Sweden’s largest buffer fund, Sjunde AP-fonden – known as AP7 – has pumped another SEK500m (€48.5m) into a ‘green impact’ strategy with Impax Asset Management, bringing the total mandate to SEK1.4bn (€135.8m).
The €60bn scheme, which sits within the ‘premium’ part of the state pension system – in which savers can choose their provider – first awarded Impax’s Leaders Strategy the mandate in 2018.
In 2017, AP7 divested some €300m worth of stocks in companies it claimed were “in direct violation of the Paris Agreement”, including Exxon and Gazprom. Speaking to RI last year, AP7’s Head of ESG, Johan Floren, explained: “Then we decided to take the same amount of money and invest it in green impact equity.” That translated into two mandates – one for water, run by KBI, and one for climate change, run by Impax.
Impax describes the strategy as one based on “identifying mispriced companies that address several long-term macroeconomic themes”. These include growing populations, rising living standards, increasing urbanisation, rising consumption and the depletion of limited natural resources. Companies must generate at least 20% of their revenues from products or services linked to energy efficiency, renewables, water, waste or sustainable food and agriculture.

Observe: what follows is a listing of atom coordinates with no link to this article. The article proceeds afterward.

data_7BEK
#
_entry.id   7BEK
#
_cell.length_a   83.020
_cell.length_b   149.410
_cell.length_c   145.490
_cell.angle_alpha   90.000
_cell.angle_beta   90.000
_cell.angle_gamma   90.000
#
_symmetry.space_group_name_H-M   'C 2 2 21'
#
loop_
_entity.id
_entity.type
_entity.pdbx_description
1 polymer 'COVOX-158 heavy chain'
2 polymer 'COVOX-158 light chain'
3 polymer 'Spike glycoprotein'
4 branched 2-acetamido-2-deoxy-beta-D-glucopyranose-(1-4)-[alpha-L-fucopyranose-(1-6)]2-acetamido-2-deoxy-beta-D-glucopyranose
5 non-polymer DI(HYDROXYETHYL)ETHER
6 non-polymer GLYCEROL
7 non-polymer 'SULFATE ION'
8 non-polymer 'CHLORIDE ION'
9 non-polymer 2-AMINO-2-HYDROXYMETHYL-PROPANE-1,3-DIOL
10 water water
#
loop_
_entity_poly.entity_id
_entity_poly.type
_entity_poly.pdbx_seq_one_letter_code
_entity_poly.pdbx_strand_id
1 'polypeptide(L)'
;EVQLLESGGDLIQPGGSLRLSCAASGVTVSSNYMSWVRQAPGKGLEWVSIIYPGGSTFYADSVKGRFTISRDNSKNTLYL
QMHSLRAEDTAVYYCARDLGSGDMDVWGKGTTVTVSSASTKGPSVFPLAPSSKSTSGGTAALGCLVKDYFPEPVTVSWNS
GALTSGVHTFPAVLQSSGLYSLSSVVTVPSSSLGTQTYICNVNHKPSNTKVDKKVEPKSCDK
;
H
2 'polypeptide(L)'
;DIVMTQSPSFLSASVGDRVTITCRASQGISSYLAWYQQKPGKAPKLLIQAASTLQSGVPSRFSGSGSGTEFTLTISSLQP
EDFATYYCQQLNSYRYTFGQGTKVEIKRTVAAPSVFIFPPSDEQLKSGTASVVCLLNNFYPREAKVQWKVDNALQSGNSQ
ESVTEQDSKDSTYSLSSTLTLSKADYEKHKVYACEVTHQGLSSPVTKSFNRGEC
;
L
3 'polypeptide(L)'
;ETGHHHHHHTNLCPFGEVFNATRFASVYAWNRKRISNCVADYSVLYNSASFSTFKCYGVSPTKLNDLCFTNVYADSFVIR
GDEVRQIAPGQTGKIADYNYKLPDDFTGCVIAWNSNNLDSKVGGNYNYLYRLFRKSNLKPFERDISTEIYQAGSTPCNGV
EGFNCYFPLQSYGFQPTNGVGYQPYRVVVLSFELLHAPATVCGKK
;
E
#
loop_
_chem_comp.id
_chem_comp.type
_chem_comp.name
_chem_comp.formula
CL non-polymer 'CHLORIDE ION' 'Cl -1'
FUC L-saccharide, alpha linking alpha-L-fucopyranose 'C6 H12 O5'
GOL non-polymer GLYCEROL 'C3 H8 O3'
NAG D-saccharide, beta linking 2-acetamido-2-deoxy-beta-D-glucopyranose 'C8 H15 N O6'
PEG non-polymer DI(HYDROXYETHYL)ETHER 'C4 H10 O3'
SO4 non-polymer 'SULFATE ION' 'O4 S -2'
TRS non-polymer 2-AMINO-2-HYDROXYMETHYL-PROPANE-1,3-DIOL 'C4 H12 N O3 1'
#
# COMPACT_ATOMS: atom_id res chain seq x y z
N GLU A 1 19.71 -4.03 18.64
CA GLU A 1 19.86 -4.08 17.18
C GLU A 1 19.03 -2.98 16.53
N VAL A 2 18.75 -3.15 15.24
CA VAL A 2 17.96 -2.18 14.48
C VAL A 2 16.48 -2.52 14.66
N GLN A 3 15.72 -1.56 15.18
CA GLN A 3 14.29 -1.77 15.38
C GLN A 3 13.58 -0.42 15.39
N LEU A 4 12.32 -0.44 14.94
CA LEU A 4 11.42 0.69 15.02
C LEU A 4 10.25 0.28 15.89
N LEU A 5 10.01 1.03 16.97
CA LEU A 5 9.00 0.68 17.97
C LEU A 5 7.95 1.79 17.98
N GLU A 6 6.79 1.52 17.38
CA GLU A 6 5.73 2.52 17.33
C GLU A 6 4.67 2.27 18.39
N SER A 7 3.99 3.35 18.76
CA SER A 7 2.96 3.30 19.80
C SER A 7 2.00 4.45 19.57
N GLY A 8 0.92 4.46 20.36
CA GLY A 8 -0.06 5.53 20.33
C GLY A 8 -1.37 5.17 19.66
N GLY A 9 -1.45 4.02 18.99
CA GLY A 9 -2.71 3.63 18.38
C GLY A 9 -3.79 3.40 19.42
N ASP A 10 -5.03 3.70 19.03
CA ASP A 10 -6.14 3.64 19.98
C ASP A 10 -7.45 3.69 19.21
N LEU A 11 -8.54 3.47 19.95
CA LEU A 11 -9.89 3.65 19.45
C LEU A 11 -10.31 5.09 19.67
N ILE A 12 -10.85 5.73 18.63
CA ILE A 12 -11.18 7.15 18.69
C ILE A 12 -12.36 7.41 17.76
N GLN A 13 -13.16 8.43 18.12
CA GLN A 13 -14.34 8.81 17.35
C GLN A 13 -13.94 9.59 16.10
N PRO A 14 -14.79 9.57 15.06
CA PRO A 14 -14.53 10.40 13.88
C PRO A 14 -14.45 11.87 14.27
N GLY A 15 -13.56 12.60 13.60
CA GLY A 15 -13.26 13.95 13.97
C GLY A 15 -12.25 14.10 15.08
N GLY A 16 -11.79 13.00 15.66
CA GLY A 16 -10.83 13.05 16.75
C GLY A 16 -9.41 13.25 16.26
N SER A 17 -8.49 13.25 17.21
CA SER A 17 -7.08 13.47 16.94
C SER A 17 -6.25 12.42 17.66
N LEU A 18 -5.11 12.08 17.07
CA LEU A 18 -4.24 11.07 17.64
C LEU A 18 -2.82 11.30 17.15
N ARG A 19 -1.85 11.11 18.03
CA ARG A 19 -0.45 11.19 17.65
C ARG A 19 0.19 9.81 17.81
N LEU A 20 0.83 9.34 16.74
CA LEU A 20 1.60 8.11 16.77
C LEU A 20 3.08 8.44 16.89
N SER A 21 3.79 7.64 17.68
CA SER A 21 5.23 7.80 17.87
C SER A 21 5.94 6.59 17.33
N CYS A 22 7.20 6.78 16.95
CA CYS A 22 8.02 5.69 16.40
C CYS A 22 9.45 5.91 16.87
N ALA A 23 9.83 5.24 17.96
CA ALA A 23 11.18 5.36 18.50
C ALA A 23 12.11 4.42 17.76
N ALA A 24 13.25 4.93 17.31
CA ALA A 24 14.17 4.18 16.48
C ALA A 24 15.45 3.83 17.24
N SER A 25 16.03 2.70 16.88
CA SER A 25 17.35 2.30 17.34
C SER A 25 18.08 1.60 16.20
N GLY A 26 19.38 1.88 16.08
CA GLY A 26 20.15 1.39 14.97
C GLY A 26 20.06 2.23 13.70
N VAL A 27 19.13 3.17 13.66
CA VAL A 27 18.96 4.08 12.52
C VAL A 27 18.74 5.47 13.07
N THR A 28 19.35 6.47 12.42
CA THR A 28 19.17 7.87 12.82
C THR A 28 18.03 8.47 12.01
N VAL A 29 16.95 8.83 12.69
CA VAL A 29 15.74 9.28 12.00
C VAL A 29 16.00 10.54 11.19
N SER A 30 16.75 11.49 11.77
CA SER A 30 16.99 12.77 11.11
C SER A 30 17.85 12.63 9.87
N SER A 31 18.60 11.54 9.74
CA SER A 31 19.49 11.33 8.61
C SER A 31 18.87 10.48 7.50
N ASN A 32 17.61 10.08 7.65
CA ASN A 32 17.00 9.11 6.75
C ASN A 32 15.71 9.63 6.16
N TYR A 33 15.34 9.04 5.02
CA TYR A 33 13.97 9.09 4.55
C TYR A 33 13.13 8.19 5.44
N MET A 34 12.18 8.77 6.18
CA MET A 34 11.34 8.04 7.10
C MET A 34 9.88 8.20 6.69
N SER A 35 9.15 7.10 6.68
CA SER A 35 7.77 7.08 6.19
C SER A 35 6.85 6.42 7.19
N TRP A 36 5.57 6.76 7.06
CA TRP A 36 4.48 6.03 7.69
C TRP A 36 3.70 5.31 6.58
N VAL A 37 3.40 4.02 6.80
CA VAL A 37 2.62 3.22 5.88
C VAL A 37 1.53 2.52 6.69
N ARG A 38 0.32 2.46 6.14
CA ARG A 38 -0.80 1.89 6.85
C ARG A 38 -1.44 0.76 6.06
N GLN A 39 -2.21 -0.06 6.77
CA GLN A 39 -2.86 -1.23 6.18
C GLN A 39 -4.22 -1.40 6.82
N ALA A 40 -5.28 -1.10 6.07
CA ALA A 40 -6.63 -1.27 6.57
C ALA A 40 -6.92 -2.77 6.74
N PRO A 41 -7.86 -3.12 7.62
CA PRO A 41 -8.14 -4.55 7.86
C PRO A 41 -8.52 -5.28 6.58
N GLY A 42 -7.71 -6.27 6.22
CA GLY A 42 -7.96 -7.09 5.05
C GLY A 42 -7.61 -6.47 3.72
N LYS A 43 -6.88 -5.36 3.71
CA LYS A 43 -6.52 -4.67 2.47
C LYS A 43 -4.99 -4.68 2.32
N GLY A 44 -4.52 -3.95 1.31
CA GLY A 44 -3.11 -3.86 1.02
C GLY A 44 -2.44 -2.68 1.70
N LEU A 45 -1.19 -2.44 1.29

Impax, which runs around £18bn (€20bn) in third-party assets across listed companies and real estate, works with BNP Paribas Asset Management to distribute the fund.
Hans Löfgreen, a Senior Portfolio Manager at AP7, said the work with Impax so far had involved “develop[ing] metrics and methodologies that measure the real-world impact of our investments”.
In his interview with RI last year, Floren explained the thinking behind this part of the partnership with Impax, saying: “There’s a lot of measuring output going on, and some attention given to outcome. But what’s the actual impact?”